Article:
Phones, other distractions a big problem for teen drivers

25 Mar 2015 | Author: | No comments yet »

AAA: Distracted driving a factor in 60 percent of teen crashes.

WASHINGTON (AP) — Distractions — especially talking with passengers and using cellphones — play a far greater role in car crashes involving teen drivers than has been previously understood, according to compelling new evidence cited by safety researchers. WASHINGTON (WNEW) — Distracted driving is to blame for nearly six out of ten crashes involving teens, which is four times more than originally thought, according to the AAA Foundation for Traffic Safety.

A review of in-car video and audio recordings of teen drivers moments before they crashed found some kind of distraction — such as grooming, mobile-phone use or even dancing — was a factor in four times as many accidents than previously estimated, AAA, the organization formerly known as the American Automobile Association, said Wednesday. The distractions contributed largely to the drivers’ inattention to their surroundings and their failure to obey traffic signs and speed limits just before the crashes. The study is unusual because researchers rarely have access to crash videos that clearly show what drivers were doing in the seconds before impact as well as what was happening on the road. Coupled with strong graduated driver licensing and distracted driving laws, helping provide proper protection for teen drivers is a community-wide effort.” AAA recommends that state laws prohibit cell phone use by teen drivers and restrict passengers to one non-family member for the first six months of driving.

AAA was able to examine more than 6,842 videos from cameras mounted in vehicles, showing both the driver and the simultaneous view out the windshield. The foundation got the videos from Lytx Inc., which offers programs that use video to coach drivers in improving their behavior and reducing collisions. Before parents begin practice driving with teens, they should create a parent-teen driving agreement that includes strict ground rules related to distraction. Based on numerous crash investigations, the US National Transportation Safety Board recommended in 2011 laws preventing all drivers from sending text messages or using phones — even with hands-free devices.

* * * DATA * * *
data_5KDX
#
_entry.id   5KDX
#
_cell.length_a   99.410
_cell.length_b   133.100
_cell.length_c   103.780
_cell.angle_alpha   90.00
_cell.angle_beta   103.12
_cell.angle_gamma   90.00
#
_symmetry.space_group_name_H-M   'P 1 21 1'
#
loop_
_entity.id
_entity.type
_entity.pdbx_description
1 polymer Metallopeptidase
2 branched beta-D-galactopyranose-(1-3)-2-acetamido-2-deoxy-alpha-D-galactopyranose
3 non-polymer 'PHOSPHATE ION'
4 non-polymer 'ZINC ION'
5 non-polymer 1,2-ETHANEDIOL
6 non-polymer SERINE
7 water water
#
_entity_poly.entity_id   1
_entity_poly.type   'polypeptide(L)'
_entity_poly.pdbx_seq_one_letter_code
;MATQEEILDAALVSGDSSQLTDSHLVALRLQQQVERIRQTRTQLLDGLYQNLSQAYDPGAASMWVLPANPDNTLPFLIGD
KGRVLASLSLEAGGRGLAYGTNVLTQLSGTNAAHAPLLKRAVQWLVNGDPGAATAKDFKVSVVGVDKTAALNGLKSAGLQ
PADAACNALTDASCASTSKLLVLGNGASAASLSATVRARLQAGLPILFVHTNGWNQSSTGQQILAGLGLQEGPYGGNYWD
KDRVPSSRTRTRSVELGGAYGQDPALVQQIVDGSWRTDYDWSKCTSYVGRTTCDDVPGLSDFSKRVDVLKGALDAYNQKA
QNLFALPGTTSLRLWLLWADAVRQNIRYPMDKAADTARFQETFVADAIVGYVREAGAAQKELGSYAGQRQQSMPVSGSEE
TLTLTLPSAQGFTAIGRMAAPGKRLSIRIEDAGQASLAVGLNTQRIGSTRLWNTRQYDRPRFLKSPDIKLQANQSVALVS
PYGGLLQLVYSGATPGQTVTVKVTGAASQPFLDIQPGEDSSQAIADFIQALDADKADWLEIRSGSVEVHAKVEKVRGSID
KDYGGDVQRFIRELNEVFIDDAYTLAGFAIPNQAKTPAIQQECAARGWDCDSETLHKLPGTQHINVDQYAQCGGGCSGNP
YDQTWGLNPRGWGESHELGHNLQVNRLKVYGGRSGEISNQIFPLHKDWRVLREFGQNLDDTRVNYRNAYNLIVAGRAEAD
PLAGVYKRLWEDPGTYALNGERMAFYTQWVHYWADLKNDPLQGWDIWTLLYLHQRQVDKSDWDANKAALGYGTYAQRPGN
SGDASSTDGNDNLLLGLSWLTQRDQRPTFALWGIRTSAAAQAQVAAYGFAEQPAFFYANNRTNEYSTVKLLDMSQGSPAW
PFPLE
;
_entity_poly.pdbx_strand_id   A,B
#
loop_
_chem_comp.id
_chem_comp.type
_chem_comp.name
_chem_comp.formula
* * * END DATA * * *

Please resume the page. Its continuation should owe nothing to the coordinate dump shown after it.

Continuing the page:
AAA offers a comprehensive driver education program, where teens can learn specifically how using a cell phone affects driving abilities and increases their crash risk. The safety board specifically cited an August 2010 crash in which a 19-year-old GMC pickup driver sent or received 11 text messages in 13 minutes before hitting the back of a tractor-trailer.

Previously published research by the Virginia Tech Transportation Institute, which also uses cameras to gather data about real-world driving, showed that using a hand-held mobile phone or another portable device triples crash risk. Other forms of distraction observed in the videos included drivers looking away from the road at something inside the vehicle, 10 percent; looking at something outside the vehicle other than the road ahead, 9 percent; singing or moving to music, 8 percent; grooming, 6 percent; and reaching for an object, 6 percent. In one video released by AAA, a teenage boy is seen trying to navigate a turn on a rain-slicked road with one hand on the wheel and a cellphone held to his ear in the other hand.

The videos provide “indisputable evidence that teen drivers are distracted in a much greater percentage of crashes than we previously realized,” said Peter Kissinger, the foundation’s president and CEO. Teen drivers using cellphones had their eyes off the road for an average of 4.1 seconds out of the final 6 seconds leading up to a crash, the AAA study found.

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